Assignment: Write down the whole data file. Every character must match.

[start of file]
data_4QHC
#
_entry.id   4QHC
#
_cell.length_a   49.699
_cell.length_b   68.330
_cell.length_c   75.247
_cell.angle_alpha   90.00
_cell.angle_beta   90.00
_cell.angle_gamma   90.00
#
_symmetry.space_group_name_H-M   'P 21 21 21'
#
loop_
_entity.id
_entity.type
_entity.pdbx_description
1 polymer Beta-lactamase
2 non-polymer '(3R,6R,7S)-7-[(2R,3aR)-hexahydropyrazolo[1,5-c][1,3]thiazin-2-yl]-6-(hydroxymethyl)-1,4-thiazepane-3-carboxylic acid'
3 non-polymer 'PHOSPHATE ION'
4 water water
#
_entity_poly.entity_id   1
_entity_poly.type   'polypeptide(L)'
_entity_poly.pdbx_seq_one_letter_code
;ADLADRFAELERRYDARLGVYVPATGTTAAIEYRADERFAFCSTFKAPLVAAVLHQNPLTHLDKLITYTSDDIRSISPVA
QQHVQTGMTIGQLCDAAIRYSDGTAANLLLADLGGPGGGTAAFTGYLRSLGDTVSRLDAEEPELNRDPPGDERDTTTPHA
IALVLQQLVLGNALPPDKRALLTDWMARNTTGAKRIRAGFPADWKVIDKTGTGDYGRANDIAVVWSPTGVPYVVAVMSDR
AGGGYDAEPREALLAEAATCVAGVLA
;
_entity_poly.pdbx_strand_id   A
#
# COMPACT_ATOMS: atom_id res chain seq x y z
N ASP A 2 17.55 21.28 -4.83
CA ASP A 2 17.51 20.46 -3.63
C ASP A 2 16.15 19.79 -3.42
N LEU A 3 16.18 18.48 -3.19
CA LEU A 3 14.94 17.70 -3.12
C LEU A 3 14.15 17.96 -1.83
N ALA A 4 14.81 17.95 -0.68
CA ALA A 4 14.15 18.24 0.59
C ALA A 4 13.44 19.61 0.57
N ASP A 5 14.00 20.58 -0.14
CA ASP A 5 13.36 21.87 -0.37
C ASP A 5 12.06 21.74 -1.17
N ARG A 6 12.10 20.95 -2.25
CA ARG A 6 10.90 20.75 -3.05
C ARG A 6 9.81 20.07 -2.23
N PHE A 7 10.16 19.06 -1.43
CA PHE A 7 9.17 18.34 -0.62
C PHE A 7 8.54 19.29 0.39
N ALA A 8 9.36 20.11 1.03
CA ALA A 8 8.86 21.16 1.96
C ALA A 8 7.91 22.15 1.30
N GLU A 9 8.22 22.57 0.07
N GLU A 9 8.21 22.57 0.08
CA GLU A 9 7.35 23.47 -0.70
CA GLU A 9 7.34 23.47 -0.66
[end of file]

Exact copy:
data_4QHC
#
_entry.id   4QHC
#
_cell.length_a   49.699
_cell.length_b   68.330
_cell.length_c   75.247
_cell.angle_alpha   90.00
_cell.angle_beta   90.00
_cell.angle_gamma   90.00
#
_symmetry.space_group_name_H-M   'P 21 21 21'
#
loop_
_entity.id
_entity.type
_entity.pdbx_description
1 polymer Beta-lactamase
2 non-polymer '(3R,6R,7S)-7-[(2R,3aR)-hexahydropyrazolo[1,5-c][1,3]thiazin-2-yl]-6-(hydroxymethyl)-1,4-thiazepane-3-carboxylic acid'
3 non-polymer 'PHOSPHATE ION'
4 water water
#
_entity_poly.entity_id   1
_entity_poly.type   'polypeptide(L)'
_entity_poly.pdbx_seq_one_letter_code
;ADLADRFAELERRYDARLGVYVPATGTTAAIEYRADERFAFCSTFKAPLVAAVLHQNPLTHLDKLITYTSDDIRSISPVA
QQHVQTGMTIGQLCDAAIRYSDGTAANLLLADLGGPGGGTAAFTGYLRSLGDTVSRLDAEEPELNRDPPGDERDTTTPHA
IALVLQQLVLGNALPPDKRALLTDWMARNTTGAKRIRAGFPADWKVIDKTGTGDYGRANDIAVVWSPTGVPYVVAVMSDR
AGGGYDAEPREALLAEAATCVAGVLA
;
_entity_poly.pdbx_strand_id   A
#
# COMPACT_ATOMS: atom_id res chain seq x y z
N ASP A 2 17.55 21.28 -4.83
CA ASP A 2 17.51 20.46 -3.63
C ASP A 2 16.15 19.79 -3.42
N LEU A 3 16.18 18.48 -3.19
CA LEU A 3 14.94 17.70 -3.12
C LEU A 3 14.15 17.96 -1.83
N ALA A 4 14.81 17.95 -0.68
CA ALA A 4 14.15 18.24 0.59
C ALA A 4 13.44 19.61 0.57
N ASP A 5 14.00 20.58 -0.14
CA ASP A 5 13.36 21.87 -0.37
C ASP A 5 12.06 21.74 -1.17
N ARG A 6 12.10 20.95 -2.25
CA ARG A 6 10.90 20.75 -3.05
C ARG A 6 9.81 20.07 -2.23
N PHE A 7 10.16 19.06 -1.43
CA PHE A 7 9.17 18.34 -0.62
C PHE A 7 8.54 19.29 0.39
N ALA A 8 9.36 20.11 1.03
CA ALA A 8 8.86 21.16 1.96
C ALA A 8 7.91 22.15 1.30
N GLU A 9 8.22 22.57 0.07
N GLU A 9 8.21 22.57 0.08
CA GLU A 9 7.35 23.47 -0.70
CA GLU A 9 7.34 23.47 -0.66